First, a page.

Strategies to Overcome Cancer Survivorship Care Barriers Julie K. Silver, MD In 2003, I was in my thirties and newly diagnosed with cancer. I went into treatment, received state-of-the-art care (which included extremely toxic therapies), emerged to find that I had to rehabilitate myself, and eventually transformed into an advocate for implementing cancer rehabilitation into the oncology care continuum. I have found this new focus to be, by turns, incredibly rewarding and exceedingly difficult. I have had the privilege of visiting more hospitals and cancer centers than I can count. I have met with thousands of people at various levels who are involved in survivorship care. The travel, while exhausting, has given me a view of survivorship that few health care professionals have—firsthand knowledge of how this care is being implemented throughout the United States. Throughout my travels, I have been extremely impressed by the dedication of oncology professionals to survivorship care. From small community hospitals to large academic medical centers, exceedingly dedicated individuals are committed to implementing the 10 key recommendations from the report by the Institute of Medicine (IOM) entitled, “From Cancer Patient to Cancer Survivor: Lost in Transition” . In particular, two of these recommendations are being widely adopted: (1) create survivorship as a distinct phase of cancer care, and (2) ensure that every patient is given a survivor care plan. It is truly a privilege to have been invited to take part in the survivorship dialogue with so many health care professionals. In this Invited Perspective, I have an opportunity to offer suggestions that will help advance survivorship care for the more than 12 million cancer survivors in the United States and many others worldwide. I will focus on some barriers to that goal that may not be obvious. Certainly, I could describe the need for more research, clinical guidelines, and resources for the postacute care of cancer survivors. However, in this editorial, I want to share a “from the trenches” viewpoint that many health care professionals likely do not have the opportunity to witness.
RECOGNIZE THAT SURVIVOR CARE PLANS ARE ONLY AS GOOD AS THE SERVICES THEY DOCUMENT In 2006, the pivotal IOM report “From Cancer Patient to Cancer Survivor: Lost in Transition”  was released, and this report created a national (and international) movement to—at the very least— offer survivors an electronic document that details their diagnosis, treatment, and follow-up care. The IOM’s recommendations have challenged health care providers to change the way that cancer care is delivered. There has been an enormous response to this report throughout the oncology health care community. An editorial by oncologist Craig Earle, MD, entitled “Failing to Plan is Planning to Fail: Improving Quality of Care with Survivorship Care Plans”  further outlined the need to comply with the IOM’s recommendation. Many electronic survivorship plans now exist that are free to both survivors and health care professionals. The American College of Surgeons’ Commission on Cancer (CoC) is trying to ensure that the hospitals (and other facilities) it accredits comply with the IOM recommendations. In fact, beginning in 2011, CoC-accredited hospitals are attempting to offer a survivor care plan for every patient. This recommendation by the CoC is important, because as its Web site notes, “Approximately 71 percent of all newly diagnosed cancer patients in the United States are treated in the more PM&R 1934-1482/11/$36.00 Printed in U.S.A.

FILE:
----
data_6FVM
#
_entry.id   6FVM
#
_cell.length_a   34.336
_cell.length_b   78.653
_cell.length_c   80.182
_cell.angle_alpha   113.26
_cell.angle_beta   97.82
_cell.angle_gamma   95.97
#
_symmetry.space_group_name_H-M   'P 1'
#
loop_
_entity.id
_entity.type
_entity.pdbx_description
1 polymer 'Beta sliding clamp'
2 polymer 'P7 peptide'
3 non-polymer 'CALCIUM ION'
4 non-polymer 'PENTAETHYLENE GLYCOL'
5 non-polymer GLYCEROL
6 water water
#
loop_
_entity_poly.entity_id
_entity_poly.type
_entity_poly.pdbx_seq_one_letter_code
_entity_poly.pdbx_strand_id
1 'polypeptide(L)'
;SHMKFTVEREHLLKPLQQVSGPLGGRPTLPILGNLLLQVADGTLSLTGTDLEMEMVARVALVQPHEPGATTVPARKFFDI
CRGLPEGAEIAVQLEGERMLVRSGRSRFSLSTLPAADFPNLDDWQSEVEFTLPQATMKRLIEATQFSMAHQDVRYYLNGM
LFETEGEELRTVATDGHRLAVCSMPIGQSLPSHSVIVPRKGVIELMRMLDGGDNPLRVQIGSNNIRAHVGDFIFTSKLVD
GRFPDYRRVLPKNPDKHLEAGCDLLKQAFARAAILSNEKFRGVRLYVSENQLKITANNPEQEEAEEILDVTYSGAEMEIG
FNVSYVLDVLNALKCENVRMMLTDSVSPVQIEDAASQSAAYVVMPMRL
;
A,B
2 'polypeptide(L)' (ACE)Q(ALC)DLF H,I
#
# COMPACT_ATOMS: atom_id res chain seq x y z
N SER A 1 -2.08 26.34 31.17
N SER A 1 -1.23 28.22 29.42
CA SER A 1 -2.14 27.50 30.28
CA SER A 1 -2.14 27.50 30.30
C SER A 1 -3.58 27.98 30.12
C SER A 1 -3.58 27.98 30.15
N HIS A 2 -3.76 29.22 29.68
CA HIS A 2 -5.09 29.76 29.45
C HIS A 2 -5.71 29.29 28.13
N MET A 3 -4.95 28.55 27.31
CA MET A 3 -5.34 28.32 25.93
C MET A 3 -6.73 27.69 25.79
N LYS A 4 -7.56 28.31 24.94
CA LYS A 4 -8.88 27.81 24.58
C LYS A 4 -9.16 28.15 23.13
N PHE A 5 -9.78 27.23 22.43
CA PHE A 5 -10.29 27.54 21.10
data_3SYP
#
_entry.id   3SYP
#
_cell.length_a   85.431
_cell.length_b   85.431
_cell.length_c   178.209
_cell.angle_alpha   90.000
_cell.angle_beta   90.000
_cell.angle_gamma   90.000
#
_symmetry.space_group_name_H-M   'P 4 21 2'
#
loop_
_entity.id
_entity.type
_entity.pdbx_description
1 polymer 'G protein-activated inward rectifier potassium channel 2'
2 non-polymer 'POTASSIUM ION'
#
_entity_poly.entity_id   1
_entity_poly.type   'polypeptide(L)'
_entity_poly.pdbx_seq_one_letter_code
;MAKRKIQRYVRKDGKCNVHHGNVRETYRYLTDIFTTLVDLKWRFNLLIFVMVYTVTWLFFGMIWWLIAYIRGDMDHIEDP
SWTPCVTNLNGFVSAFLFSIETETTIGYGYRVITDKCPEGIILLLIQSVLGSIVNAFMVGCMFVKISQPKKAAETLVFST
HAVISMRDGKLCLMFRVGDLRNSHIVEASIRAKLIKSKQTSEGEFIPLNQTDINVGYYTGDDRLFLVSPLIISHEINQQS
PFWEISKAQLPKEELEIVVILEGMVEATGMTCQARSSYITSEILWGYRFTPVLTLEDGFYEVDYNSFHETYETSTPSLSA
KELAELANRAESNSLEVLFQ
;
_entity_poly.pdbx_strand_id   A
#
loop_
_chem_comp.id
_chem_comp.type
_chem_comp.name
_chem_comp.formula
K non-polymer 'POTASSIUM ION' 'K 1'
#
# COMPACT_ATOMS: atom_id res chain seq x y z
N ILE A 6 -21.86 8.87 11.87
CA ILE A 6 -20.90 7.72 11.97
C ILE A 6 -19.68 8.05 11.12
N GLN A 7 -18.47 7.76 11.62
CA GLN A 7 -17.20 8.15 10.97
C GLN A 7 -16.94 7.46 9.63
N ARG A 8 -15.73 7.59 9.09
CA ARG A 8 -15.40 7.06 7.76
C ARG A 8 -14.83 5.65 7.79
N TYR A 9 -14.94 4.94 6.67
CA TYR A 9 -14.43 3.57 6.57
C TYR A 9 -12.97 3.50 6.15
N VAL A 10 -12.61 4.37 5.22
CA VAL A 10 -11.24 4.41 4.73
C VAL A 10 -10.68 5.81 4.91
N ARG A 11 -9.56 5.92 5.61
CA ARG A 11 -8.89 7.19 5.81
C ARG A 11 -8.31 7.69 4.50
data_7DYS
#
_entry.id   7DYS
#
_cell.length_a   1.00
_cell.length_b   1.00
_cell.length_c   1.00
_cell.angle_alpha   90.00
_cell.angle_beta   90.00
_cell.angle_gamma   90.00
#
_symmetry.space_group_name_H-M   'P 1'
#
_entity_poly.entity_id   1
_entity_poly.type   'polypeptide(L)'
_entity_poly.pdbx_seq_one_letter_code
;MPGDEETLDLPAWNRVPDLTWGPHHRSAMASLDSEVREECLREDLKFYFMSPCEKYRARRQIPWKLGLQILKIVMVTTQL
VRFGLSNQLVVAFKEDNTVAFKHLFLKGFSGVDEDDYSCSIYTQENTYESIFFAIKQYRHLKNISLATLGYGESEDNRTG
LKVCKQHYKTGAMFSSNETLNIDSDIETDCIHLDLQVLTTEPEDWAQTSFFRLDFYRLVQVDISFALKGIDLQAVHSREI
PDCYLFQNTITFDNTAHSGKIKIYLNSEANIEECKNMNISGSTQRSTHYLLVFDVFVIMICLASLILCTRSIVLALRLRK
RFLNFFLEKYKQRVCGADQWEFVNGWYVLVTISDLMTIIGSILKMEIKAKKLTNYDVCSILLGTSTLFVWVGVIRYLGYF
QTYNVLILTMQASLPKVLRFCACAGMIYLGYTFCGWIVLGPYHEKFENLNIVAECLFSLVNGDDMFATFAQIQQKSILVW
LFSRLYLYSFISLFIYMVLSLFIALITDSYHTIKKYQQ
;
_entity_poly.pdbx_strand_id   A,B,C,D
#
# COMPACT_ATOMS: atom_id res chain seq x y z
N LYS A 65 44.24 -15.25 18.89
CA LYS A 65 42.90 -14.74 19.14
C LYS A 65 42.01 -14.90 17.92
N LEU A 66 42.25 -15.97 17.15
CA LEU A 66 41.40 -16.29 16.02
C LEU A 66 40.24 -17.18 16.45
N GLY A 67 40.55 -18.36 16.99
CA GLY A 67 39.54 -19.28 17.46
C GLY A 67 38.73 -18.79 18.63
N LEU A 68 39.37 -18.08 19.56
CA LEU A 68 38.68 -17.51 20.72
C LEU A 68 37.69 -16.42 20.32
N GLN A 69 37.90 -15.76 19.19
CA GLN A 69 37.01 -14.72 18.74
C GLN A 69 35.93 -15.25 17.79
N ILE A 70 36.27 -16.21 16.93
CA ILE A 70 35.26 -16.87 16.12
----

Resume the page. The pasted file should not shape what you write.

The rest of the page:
J.K.S. Department of Physical Medicine and Rehabilitation, Harvard Medical School, Boston, MA. Address correspondence to: J.K.S.; e-mail: email@example.com. Disclosure: 1, co-founder Oncology Rehab Partners; 4A, consumer health books Disclosure Key can be found on the Table of Contents and at www.pmrjournal.org Submitted for publication April 21, 2011; accepted April 28, 2011.
© 2011 by the American Academy of Physical Medicine and Rehabilitation Vol. 3, 503-506, June 2011 DOI: 10.1016/j.pmrj.2011.04.014
than 1,400 facilities that are accredited by the Commission on Cancer (CoC) of the American College of Surgeons” . Everywhere I visit, discussion occurs about how to ensure that survivors obtain a plan. However, while the race is on to make certain that survivors have a care plan, it is critical to remember that a survivor care plan is only as good as the services that it documents. Survivor care plans report not only the patient’s cancer diagnosis and subsequent treatment but also present and future medical needs. They must document follow-up care—including cancer rehabilitation, if appropriate. This plan is really a “needs assessment.” Documenting the needs without providing services to respond to those needs is not helpful to the patient. In fact, the survivorship care plan is really the first step in a 3-step process. The following steps should be performed: 1. Conduct a needs assessment to identify the issues that survivors are having 2. Recommend specific interventions, including cancer rehabilitation, if appropriate, that will likely help survivors function at a higher level based on the needs assessment 3. Re-evaluate survivors to ensure that their needs are met, and if not, making further recommendations regarding follow-up care Documenting and then referring patients for appropriate follow-up care is critical to helping survivors function optimally and allowing them to have the highest quality of life possible. I have been in many meetings with health care professionals who are implementing these plans. Frequently the discussion is focused on how to produce and offer survivor care plans. When I gently remind them that the plan is only an electronic document that outlines real services, the dialogue generally turns to the important services that support the plan. Refocusing these discussions on the services and creating a plan that documents available and appropriate interventions is absolutely essential to providing the best possible care to survivors. Indeed, survivor care plans that only offer suggestions about how follow-up care should be provided but do not have real services to back them up simply are not helpful to patients. In their efforts to ensure that every survivor has a care plan, health care professionals should not lose sight of the fact that it is the services that a plan documents that are so incredibly valuable to cancer survivors.